199 5
Weatherspoon Gallery, University of North Carolina at Greensboro, Greensboro, NC, "Art on Paper 1995"
DruArstark Gallery, New York, NY 199 4
Adam Baumgold Fine Art, NewYork, NY

"Selections"
ICA, Portland at MECA, Maine College of Art, Portland, ME, "Intimate" Katonah Museum of Art, Katonah, NY "SingleCell Creatures: Cartoons and their Influence on ContemporaryArts", GeoffreyAYoung Gallery, Great Barrington, MA, "Soliloquies"



















Howard Yezerski Gallery, Boston, MA, "Nine Months: Art & Pregnancy" UCLAWight Art Gallery, Los Angeles, CA, "Bad Girls, West"/
1993 .
The Corcoran Gallery of Art, Washington, DC, The 43d Biennial of ContemporaryAmerican Painting
UCI Fine Arts Gallery, University of California at Irvine, Irvine,: CA .
GermansVan Eck Gallery, New York, NY, "'GalleryArtists and Friends" Robert Morrison Gallery, NewYork, NY, "Summer Salon Show" Pamela Auchincloss Gallery, NewYork, NY, "Drawing Conclusions" Greenville County Museum of Art, Greenville, SC, 'Already"
K annert Art Museum, University of Illinois at Urbana-Champagne, Champaign, IL, "The Eidetic Image: Conitemporary Works on Paper" New_ York Studio School of Drawing, Painting, and Scupture, "Formative Past, Present Form" MaierMuseum of Art, Randolph Macon College, Lynchburg, VA. "Making Connections: Approaches to Space in Drawing"

WallachArt Gallery, Columbia University, New York, NY
Gall ery 400, University of Illinois at Chicago, Chicago, IL, "On Condition: Painting Between Abstraction and Figuration" Wexner Center for the Arts, Ohio State University, Columbus, OH, "Re: Framing Cartoons"
Germans Van Eck Gallery, NewYork, NY, "Play Between Fear and Desire"


19 91
Marc Richards Gallery, Los Angeles, CA, "Personal Mythologies" JamisonThomas Gallery, NewYork, NY, "Compulsion"
Ruggiero Gallery, NewYork, NY, Group Drawing Show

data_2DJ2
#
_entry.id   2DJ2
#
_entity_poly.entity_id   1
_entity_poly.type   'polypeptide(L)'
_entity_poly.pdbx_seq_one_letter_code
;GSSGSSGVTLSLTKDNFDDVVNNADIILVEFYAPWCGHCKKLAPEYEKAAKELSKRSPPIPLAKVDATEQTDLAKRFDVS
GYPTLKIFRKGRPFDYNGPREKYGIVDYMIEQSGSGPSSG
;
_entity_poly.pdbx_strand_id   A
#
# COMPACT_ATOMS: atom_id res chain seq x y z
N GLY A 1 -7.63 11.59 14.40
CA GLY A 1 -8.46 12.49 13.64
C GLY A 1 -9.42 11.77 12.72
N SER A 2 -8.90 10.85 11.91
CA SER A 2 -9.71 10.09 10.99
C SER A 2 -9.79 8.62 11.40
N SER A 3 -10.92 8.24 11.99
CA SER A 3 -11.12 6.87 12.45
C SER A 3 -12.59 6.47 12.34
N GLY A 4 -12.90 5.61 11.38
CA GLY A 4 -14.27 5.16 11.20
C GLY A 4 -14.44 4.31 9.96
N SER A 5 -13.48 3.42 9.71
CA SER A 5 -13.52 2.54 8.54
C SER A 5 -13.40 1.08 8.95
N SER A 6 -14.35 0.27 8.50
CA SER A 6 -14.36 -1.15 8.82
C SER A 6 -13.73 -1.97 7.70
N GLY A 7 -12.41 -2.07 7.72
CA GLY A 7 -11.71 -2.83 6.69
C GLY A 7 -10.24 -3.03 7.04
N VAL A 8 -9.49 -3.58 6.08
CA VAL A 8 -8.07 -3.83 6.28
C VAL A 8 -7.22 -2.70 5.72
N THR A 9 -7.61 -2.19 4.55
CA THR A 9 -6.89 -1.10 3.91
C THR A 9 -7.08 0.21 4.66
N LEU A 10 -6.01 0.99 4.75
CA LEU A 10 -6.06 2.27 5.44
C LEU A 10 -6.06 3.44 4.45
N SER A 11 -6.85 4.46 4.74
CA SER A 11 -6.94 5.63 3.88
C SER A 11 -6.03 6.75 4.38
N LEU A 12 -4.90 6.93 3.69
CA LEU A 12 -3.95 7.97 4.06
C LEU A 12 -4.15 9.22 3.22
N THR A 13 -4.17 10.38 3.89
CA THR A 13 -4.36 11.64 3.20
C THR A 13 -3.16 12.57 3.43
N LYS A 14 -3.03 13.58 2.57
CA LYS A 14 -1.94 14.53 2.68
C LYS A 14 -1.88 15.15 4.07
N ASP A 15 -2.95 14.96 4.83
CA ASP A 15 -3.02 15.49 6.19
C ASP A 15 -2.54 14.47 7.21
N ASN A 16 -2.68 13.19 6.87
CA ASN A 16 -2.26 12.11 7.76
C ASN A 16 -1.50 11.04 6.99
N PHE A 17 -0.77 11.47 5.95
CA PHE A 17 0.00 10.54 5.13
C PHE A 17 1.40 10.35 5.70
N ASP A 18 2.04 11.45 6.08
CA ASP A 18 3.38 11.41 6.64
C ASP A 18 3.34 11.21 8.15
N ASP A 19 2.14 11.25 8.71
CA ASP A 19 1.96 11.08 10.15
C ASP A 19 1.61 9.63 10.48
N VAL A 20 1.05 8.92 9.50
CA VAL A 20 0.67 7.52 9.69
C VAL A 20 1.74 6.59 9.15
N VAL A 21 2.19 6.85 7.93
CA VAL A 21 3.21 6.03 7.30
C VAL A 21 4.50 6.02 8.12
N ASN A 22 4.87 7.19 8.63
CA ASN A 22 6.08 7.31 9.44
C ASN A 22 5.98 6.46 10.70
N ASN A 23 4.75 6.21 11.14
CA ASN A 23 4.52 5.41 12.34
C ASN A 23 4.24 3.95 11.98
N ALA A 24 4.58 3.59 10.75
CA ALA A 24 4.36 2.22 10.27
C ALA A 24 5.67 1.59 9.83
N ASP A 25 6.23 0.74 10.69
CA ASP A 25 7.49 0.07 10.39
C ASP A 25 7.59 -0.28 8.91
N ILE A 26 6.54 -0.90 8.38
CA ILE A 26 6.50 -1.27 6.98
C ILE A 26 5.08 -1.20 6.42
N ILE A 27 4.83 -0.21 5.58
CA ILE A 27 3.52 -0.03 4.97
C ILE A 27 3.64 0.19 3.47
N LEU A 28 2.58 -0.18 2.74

199o
RoyBoyd Gallery, Santa Monica, CA, "Examples Cool & Lonely"
Cummings Art Center, Connecticut College, New London, CT, "Fluid Geometry" Tom Cugliani Gallery, NewYork, NY, "Eros/ Thanatos, Death & Desire" Loughelton Gallery, NewYork, NY, "Re: Framing" 19 89
Fawbush Gallery, New York, NY, Drawings City Gallery, NewYork Dept. of CulturalAffairs, NewYork, NY, "Personal Icons" :Damon Brandt Gallery, NewYork, NY NewYork Studio School, NewYork, NY "Field and Frame: Meyer Schapiro's Semiotics. of Painting"
Ruggiero Henis Gallery, NewYork, NY, "Immanent Space" Henry Feiwel Gallery, NewYork, NY, "Is this a small picture?"
19 88
Bali Miller Gallery, NewYork, NY NewVisions Gallery, Ithaca, NY One Penn Plaza, NewYork, NY, "Nature in Art-44 WomenArtists" 1987
Bronx Museum of the Arts, Bronx, NY, "To Objectify the Subjective: Contemporary Symbolist Sensibilities"'. Winston Gallery, Washington, D.C.



















1986
Leo Castelli Greene St. Gallery, New York, NY, Skowhegan 40th Anniversary Exhibition One Penn Plaza, NewYork, iNY, "Short Stories" ' San Francisco Int'l1Airport, Airport Caf6, San Francisco, CA
Colby College Museum of Art, Waterville, ME, "Inner Images"
The Newark Museum, Newark, NJ. "Recent American Painting and Sculpture: 1975-1985' 1985
NewYork Studio School, New York, NY, Alumni Show
Vanderwoude Tananbaum Gallery, NewYork, NY, "Notions of Surrealism" NewYork Studio School, NewYork, NY, 20th anniversary show.
Jersey City Museum, Jersey City, NJ, "Mystery Show"
Sordoni Art Gallery, Wilkes College, Wilkes Barre, PA. "New Expressive Landscape" 19 84
Weatherspoon Gallery, University of North Carolina at Greensboro, Greensboro, NC, "Art on Paper 1984"
Jamaica Arts Center, Queens, NY, "Situations" A.I.R. Gallery, NewYork, NY, "WomenArtists of the 80s: NewTalent"
Yale University at Norfolk Gallery, Norfolk, CT Tyler School of Art, Philadelphia, PA, "Fears" 1983
Weatherspoon Gallery, UNC at Greensboro, Greensboro, NC, Art on Paper Rotunda Gallery, Brooklyn, NY


2008
Inglis Griswold Nelson Prize, National Academy Museum and School of FineArts 183rd Invitational


2007
Yaddo, Artist's Fellowship 19 99
Peter S. Reed Foundation Grant

Fine Arts Work Center, Provincetown, Artist's Fellowship 19,9 5
Hand Hollow Foundation Fellowship,,," . 19 89 -90o
National Endowment for the Arts VisualArtist's Fellowship 19 87
Millay Colony for the Arts. Artist's Residency
1g a ,. - a, 4 ,. . / . ( .' ,..

National Endowment for the Arts Visual Artist's Fell ,.owship., . 1976
Skowhegan School' 19 7 5
Yale Norfolk Program